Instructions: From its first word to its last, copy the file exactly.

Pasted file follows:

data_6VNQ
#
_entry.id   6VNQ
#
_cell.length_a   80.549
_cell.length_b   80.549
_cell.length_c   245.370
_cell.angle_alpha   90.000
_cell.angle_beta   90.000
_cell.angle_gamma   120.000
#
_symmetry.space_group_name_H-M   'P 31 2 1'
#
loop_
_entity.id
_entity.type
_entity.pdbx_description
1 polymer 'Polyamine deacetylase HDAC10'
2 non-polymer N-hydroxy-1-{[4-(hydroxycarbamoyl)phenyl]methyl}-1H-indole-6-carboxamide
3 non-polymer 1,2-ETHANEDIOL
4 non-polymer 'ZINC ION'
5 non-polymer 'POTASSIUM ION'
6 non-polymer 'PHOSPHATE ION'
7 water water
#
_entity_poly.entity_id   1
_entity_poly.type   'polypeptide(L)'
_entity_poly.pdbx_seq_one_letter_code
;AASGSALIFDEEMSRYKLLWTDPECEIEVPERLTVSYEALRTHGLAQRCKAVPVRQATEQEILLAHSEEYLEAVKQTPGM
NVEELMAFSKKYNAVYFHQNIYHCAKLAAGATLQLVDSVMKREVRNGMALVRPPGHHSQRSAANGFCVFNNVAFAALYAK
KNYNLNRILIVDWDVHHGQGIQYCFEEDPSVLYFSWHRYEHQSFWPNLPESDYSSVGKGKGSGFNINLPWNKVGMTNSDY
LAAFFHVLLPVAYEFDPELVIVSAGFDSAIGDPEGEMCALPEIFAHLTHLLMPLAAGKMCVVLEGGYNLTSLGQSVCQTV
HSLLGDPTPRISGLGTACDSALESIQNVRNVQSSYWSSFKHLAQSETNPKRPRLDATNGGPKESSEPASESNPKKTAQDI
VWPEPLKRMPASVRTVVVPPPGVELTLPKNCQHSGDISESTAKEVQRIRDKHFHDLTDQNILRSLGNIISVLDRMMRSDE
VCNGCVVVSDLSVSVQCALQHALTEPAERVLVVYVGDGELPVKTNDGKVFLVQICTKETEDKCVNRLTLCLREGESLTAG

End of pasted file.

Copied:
data_6VNQ
#
_entry.id   6VNQ
#
_cell.length_a   80.549
_cell.length_b   80.549
_cell.length_c   245.370
_cell.angle_alpha   90.000
_cell.angle_beta   90.000
_cell.angle_gamma   120.000
#
_symmetry.space_group_name_H-M   'P 31 2 1'
#
loop_
_entity.id
_entity.type
_entity.pdbx_description
1 polymer 'Polyamine deacetylase HDAC10'
2 non-polymer N-hydroxy-1-{[4-(hydroxycarbamoyl)phenyl]methyl}-1H-indole-6-carboxamide
3 non-polymer 1,2-ETHANEDIOL
4 non-polymer 'ZINC ION'
5 non-polymer 'POTASSIUM ION'
6 non-polymer 'PHOSPHATE ION'
7 water water
#
_entity_poly.entity_id   1
_entity_poly.type   'polypeptide(L)'
_entity_poly.pdbx_seq_one_letter_code
;AASGSALIFDEEMSRYKLLWTDPECEIEVPERLTVSYEALRTHGLAQRCKAVPVRQATEQEILLAHSEEYLEAVKQTPGM
NVEELMAFSKKYNAVYFHQNIYHCAKLAAGATLQLVDSVMKREVRNGMALVRPPGHHSQRSAANGFCVFNNVAFAALYAK
KNYNLNRILIVDWDVHHGQGIQYCFEEDPSVLYFSWHRYEHQSFWPNLPESDYSSVGKGKGSGFNINLPWNKVGMTNSDY
LAAFFHVLLPVAYEFDPELVIVSAGFDSAIGDPEGEMCALPEIFAHLTHLLMPLAAGKMCVVLEGGYNLTSLGQSVCQTV
HSLLGDPTPRISGLGTACDSALESIQNVRNVQSSYWSSFKHLAQSETNPKRPRLDATNGGPKESSEPASESNPKKTAQDI
VWPEPLKRMPASVRTVVVPPPGVELTLPKNCQHSGDISESTAKEVQRIRDKHFHDLTDQNILRSLGNIISVLDRMMRSDE
VCNGCVVVSDLSVSVQCALQHALTEPAERVLVVYVGDGELPVKTNDGKVFLVQICTKETEDKCVNRLTLCLREGESLTAG